“We definitely joked about it,” Megan said. “We joked about it with our parents, just to make it difficult for them. But they knew we wouldn’t go to two different places.”
Megan’s injury has caused some squirming, because it’s hard for any athlete to sit on the sideline while others are training.
“It’s so frustrating,” she said. “I want to be running and training. One of my biggest competitors (Bethany) is training really hard and I can’t.”
“It’s a friendly competition,” Megan added, to which Bethany said, “We’re very competitive. Megan is probably more competitive than I am.” Megan said, “We’re always happy for the other one if they do better.”
That’s indeed what cross-country fans expect to see at the 2015 state meet. Two girls from Alexandria, identical twin sisters, breaking away from the pack and racing to the finish line as the throng cheers them on.
The order in which they’ll finish? It doesn’t really matter.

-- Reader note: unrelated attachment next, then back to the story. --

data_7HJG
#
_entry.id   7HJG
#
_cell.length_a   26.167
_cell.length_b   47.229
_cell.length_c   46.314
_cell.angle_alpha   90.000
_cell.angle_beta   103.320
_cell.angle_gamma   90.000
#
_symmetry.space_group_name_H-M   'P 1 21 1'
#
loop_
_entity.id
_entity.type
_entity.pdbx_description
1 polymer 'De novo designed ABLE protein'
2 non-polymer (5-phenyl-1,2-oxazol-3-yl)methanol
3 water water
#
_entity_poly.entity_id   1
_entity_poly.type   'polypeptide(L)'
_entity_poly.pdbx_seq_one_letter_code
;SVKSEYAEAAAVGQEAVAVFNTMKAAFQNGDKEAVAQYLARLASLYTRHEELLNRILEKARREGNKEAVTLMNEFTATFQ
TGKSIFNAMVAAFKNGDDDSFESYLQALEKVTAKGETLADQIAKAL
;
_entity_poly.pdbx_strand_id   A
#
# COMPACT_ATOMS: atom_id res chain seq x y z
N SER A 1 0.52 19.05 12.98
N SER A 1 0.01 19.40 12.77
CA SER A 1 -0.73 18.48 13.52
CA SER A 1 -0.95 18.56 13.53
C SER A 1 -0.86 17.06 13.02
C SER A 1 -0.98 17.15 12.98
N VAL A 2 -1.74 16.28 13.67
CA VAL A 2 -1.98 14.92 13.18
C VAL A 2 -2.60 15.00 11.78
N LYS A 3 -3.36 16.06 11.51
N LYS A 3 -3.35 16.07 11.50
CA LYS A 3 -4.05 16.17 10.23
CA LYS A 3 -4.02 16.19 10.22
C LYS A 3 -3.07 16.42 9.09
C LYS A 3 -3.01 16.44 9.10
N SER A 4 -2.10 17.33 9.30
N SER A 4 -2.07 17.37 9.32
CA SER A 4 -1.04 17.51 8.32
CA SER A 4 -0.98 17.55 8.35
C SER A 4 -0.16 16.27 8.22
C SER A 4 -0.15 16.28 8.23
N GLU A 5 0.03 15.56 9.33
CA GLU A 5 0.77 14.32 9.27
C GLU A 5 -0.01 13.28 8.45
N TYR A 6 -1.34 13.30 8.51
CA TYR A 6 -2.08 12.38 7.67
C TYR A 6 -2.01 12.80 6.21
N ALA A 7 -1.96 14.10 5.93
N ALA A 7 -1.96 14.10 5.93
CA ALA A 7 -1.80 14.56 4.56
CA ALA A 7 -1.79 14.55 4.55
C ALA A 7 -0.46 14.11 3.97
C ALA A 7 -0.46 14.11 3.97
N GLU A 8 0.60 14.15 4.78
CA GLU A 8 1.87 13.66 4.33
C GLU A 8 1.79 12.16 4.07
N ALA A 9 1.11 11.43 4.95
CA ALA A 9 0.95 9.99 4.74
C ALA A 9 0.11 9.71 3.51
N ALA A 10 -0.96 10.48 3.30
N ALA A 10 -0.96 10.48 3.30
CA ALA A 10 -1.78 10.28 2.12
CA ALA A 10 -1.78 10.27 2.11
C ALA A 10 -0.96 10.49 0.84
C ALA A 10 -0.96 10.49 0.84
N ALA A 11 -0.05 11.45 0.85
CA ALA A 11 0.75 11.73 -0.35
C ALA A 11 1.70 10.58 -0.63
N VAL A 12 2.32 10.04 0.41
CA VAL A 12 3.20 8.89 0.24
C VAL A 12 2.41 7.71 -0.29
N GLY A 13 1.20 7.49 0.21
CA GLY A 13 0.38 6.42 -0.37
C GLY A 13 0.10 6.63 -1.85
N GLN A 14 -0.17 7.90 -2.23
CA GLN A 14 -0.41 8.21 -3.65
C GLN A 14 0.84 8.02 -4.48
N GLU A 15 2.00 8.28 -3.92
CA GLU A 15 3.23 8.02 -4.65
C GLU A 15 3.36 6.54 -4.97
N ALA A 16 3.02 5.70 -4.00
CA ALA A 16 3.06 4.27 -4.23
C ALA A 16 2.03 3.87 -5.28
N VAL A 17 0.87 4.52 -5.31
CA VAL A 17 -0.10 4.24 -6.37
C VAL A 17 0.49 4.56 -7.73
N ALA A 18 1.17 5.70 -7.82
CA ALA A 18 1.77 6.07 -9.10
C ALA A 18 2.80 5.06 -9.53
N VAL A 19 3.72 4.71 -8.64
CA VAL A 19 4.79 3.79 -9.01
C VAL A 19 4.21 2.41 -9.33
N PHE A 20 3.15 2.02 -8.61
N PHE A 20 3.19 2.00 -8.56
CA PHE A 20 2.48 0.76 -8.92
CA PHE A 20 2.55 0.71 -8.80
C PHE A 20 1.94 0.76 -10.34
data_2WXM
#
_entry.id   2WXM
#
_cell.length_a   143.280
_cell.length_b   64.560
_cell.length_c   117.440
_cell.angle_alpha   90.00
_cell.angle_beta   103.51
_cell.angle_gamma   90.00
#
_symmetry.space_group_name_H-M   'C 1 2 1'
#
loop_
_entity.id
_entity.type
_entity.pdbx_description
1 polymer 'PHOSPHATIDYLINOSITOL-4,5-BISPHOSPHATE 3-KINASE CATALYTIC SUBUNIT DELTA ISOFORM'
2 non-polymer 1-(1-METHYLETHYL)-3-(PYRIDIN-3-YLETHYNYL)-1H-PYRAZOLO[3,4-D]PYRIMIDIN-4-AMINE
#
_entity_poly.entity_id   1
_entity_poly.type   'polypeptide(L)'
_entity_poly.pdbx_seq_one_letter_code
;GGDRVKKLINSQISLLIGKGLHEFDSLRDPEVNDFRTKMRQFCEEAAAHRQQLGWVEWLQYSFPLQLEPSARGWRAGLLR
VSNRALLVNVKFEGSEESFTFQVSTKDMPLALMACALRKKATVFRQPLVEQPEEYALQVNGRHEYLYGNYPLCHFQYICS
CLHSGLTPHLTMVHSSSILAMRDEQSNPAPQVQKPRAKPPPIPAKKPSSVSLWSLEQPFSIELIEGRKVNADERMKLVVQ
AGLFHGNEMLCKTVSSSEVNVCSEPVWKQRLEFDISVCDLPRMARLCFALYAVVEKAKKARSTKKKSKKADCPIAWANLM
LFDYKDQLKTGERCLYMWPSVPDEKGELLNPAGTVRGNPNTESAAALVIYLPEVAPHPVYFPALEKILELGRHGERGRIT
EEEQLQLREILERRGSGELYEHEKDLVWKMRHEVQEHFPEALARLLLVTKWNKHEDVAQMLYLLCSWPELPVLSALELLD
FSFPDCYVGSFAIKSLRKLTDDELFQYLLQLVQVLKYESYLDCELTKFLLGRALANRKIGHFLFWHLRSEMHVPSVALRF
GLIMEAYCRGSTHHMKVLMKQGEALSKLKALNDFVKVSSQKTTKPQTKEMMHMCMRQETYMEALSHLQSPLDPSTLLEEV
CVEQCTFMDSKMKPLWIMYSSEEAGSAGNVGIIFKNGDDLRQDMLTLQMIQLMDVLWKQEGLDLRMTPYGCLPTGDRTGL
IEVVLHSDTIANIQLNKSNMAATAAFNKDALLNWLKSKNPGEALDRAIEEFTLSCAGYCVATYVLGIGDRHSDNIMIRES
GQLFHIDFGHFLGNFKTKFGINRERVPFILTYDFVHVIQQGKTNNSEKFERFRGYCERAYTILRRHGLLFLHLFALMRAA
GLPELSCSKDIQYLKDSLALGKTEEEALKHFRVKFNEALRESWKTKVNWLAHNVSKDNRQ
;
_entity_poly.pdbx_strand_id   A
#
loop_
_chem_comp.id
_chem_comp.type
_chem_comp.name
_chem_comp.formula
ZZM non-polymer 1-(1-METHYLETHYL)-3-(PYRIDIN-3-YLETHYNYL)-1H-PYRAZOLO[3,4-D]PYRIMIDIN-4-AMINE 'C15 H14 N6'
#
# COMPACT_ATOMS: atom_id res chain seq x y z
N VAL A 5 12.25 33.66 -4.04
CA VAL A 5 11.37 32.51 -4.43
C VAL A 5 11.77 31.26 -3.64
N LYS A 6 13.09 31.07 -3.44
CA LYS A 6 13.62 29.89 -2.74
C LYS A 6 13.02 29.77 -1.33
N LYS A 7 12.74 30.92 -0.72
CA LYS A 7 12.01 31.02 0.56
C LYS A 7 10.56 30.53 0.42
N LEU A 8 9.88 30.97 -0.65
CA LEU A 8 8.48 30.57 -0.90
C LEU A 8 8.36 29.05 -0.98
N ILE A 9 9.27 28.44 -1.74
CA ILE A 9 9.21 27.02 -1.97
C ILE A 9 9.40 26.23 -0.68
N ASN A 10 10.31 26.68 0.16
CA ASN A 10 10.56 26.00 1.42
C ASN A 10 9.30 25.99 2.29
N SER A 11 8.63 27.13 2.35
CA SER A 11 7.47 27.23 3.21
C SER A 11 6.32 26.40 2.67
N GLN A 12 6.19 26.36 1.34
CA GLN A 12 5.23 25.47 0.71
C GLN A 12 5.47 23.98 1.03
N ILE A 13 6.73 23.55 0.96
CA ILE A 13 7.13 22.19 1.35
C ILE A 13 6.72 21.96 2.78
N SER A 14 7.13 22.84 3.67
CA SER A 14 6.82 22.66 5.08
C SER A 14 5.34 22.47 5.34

BY THE NUMBERS
*Schools/teams John has seen/visited: 68
*Miles John has driven in the Toyota Camry in 2015-16: 2,608
*Follow John on Twitter: @MSHSLjohn
|Physical Limitations Can’t Limit This Tennis Player
|Posted by John Millea (firstname.lastname@example.org) - Updated 9/18/2015 2:06:27 PM
|Allegra TeBrake, a junior at Belgrade-Brooten-Elrosa High School, has played tennis since she was in seventh grade. She’s a member of the Jaguars varsity team and she looks just like every other player on the court … until you notice how she serves.
“There was one girl I played last week who was amazed,” Allegra said Thursday after competing in a doubles match with sophomore teammate Mallory Bents at New York Mills. “She said, ‘I’m amazed that you can do that so fast.’ ”
It does happen quickly, and it’s a testament to Allegra’s abilities as an athlete and as an inspiration to others. She was diagnosed with a brain tumor when she was five years old, and her left hand doesn’t operate at full capacity. She swings her tennis racket righthanded; when serving she tucks the racket under her left arm, tosses the ball up with her right hand and then quickly grabs the racket and strikes the ball.